Flaw in digital ID cards resolved long ago: ministry
CNATAIPEI -- Digital ID cards found to have flawed encryption systems were replaced as soon as the problem was identified, the Ministry of Interior (MOI) said Thursday in response to a report earlier in the week that security flaws threatened Taiwanese citizens' personal data.
September 20, 2013, 12:21 am TWN
The 163 flawed encryption keys in Citizen Digital Certificates, an authentication card for online tax payments and other services, were discovered by an MOI backed research team last year, the ministry said.
The easily cracked keys been issued before 2011, when the certificates' encryption standards were upgraded from 1024 bits to 2048 bits, the MOI said.
They were swapped for higher security variants in July of last year, according to the ministry.
A flawed random number generating process should have made sure that crypto keys for Taiwan's 2.2 million Citizen Digital Certificates had no discernable patterns that would leave them vulnerable to attack, but ended up creating the 163 problematic keys, as well, it said.
U.S. technology news site Ars Technica reported on the problem Monday (local time), citing a team of researchers who discovered they could crack the keys with startling ease.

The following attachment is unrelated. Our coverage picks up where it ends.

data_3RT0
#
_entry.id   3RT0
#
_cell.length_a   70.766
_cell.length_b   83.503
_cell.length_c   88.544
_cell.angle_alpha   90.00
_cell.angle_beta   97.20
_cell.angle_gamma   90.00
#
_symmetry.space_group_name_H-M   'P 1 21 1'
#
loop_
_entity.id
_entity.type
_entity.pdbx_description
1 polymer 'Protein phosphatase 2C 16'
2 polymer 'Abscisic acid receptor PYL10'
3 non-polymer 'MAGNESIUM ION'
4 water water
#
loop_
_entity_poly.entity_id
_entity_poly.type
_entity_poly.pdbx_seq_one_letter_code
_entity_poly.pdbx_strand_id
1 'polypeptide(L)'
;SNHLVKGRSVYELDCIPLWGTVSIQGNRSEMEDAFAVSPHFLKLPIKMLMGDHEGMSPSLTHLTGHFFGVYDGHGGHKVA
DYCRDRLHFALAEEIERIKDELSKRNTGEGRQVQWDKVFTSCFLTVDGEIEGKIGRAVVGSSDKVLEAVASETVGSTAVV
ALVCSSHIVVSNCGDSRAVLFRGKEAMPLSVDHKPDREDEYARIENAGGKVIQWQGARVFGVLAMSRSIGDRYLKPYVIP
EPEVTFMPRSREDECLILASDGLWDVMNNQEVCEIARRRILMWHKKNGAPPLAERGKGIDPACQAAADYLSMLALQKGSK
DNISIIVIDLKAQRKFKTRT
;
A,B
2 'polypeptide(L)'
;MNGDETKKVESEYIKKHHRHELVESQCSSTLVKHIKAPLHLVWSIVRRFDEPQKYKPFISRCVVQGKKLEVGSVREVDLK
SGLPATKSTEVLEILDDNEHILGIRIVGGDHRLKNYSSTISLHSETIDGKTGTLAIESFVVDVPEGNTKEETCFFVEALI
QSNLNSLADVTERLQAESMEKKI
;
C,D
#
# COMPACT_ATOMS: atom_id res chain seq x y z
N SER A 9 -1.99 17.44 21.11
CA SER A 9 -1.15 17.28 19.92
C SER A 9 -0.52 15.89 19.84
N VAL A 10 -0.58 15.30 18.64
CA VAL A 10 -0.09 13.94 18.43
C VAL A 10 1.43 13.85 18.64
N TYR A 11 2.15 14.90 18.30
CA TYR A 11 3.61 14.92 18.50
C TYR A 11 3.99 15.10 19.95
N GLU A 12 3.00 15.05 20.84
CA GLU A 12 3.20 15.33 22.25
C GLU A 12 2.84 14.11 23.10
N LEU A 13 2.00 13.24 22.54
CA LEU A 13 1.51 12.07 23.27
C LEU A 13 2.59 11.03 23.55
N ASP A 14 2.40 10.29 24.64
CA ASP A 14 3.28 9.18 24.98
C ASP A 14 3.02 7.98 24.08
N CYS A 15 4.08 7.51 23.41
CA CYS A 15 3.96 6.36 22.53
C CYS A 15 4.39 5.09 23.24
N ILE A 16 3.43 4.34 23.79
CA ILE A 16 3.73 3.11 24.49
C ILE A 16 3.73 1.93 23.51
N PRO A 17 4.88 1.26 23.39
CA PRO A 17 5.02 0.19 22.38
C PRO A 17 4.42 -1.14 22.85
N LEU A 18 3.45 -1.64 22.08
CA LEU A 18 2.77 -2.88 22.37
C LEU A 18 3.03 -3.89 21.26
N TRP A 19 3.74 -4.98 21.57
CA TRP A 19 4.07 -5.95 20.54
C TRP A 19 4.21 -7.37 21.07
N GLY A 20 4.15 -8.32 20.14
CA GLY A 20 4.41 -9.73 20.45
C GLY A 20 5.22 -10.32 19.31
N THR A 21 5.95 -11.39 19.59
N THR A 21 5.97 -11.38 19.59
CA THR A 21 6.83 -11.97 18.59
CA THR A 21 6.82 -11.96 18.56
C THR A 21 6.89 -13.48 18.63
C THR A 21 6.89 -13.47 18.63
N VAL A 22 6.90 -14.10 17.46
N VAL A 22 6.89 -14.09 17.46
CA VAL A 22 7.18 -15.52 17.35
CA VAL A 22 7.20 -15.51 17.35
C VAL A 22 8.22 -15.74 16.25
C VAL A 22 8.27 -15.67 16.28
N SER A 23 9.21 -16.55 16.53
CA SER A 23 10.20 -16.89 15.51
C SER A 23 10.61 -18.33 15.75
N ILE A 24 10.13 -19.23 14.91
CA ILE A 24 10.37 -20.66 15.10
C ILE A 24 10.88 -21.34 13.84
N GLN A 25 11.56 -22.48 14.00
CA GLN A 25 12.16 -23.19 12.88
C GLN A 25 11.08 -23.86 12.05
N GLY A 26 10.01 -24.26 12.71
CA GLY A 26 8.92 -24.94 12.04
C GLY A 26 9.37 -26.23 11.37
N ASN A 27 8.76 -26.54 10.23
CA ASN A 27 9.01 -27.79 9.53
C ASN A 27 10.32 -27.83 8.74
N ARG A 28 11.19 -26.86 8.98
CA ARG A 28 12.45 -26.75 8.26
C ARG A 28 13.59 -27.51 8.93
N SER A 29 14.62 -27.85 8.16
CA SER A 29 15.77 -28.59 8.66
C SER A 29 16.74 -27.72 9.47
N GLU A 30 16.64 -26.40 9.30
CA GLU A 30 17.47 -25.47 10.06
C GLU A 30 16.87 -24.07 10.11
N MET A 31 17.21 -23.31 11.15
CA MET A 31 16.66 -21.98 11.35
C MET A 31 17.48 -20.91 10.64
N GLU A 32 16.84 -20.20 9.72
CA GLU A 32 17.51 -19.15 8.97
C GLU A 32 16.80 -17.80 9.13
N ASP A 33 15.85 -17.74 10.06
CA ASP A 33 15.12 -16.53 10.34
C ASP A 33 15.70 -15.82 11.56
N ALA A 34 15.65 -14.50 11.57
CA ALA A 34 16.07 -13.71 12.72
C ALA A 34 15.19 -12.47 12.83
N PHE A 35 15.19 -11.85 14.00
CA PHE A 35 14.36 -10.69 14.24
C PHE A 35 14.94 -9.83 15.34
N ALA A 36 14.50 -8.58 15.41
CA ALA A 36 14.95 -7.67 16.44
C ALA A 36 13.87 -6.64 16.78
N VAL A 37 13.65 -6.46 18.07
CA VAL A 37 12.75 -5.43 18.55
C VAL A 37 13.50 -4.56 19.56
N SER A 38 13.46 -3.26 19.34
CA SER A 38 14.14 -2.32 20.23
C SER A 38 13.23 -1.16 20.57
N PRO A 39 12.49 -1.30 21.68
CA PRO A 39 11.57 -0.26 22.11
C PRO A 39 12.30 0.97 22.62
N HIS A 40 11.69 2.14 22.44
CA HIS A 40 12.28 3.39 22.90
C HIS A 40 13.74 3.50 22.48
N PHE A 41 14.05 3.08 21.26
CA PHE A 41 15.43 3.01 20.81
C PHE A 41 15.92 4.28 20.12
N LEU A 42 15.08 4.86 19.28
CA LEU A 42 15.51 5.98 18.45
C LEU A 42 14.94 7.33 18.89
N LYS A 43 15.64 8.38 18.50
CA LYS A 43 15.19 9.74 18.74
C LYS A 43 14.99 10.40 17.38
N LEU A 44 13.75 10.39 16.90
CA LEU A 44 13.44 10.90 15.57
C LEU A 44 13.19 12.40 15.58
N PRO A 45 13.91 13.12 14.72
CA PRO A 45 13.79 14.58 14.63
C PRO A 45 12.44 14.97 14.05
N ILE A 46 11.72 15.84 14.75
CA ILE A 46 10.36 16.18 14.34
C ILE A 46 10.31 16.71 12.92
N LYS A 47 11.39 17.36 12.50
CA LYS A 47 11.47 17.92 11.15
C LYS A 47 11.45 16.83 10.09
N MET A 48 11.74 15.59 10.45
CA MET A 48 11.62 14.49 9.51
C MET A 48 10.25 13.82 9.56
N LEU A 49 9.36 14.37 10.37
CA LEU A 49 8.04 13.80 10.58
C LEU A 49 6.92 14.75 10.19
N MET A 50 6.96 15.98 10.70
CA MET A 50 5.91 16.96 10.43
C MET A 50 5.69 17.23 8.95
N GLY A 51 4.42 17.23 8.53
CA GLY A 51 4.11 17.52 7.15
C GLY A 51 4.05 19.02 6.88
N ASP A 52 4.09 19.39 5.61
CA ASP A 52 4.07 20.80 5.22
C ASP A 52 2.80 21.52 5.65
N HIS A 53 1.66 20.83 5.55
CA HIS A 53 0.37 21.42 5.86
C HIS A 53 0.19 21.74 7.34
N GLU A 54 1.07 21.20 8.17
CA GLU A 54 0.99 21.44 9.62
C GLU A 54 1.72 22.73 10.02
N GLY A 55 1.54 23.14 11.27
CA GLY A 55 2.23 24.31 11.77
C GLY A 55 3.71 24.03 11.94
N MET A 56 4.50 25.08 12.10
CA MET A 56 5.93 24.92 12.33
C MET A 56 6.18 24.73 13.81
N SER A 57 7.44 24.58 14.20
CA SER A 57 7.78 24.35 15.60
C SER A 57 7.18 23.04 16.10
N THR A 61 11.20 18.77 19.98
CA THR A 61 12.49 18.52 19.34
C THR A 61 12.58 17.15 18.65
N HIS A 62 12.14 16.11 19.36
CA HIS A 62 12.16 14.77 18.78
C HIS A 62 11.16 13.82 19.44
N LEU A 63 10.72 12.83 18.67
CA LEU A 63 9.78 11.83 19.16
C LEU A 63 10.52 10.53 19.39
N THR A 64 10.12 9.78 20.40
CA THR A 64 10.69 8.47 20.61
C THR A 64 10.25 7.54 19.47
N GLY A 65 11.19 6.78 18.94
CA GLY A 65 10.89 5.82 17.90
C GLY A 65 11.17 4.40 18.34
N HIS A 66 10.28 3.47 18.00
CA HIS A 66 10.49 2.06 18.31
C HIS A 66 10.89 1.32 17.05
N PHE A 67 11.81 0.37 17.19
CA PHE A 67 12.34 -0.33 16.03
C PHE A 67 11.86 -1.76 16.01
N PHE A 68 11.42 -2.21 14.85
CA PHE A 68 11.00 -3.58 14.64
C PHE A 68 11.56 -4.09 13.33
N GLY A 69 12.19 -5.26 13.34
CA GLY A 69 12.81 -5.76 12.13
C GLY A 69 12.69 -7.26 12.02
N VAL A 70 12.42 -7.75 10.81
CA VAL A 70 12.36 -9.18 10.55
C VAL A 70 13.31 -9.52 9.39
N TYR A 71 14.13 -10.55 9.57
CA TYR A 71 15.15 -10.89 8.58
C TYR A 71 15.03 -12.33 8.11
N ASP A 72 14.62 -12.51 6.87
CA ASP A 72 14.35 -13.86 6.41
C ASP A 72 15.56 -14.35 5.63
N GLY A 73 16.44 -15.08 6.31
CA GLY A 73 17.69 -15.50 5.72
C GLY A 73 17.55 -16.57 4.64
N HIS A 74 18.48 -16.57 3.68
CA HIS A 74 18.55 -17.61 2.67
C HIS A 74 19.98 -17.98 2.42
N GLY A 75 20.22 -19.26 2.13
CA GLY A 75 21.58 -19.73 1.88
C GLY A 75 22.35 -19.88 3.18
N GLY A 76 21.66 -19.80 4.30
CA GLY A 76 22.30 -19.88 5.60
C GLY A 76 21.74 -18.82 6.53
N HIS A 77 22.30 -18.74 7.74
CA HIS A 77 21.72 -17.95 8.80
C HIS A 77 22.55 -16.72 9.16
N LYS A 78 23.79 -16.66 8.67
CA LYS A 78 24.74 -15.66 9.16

The research team, composed of members in Taiwan, the U.S. and the Netherlands, found a total 184 “fatally flawed” cryptographic keys, slightly different from the number found by the MOI.
They informed Taiwan of their early findings last year, prompting the MOI to confirm the number of the affected keys, according to researchers.
Ars Technica's report notes that while fewer than 200 flawed keys out of 2.2 million may seem like a small number, it's indicative of a “significant” flaw in Taiwan's “technologically advanced government (which tries to) follow the best practices,” in the words of the researchers.
The research team will present their findings later this year at Asiacrypt 2013 in Bangalore, India.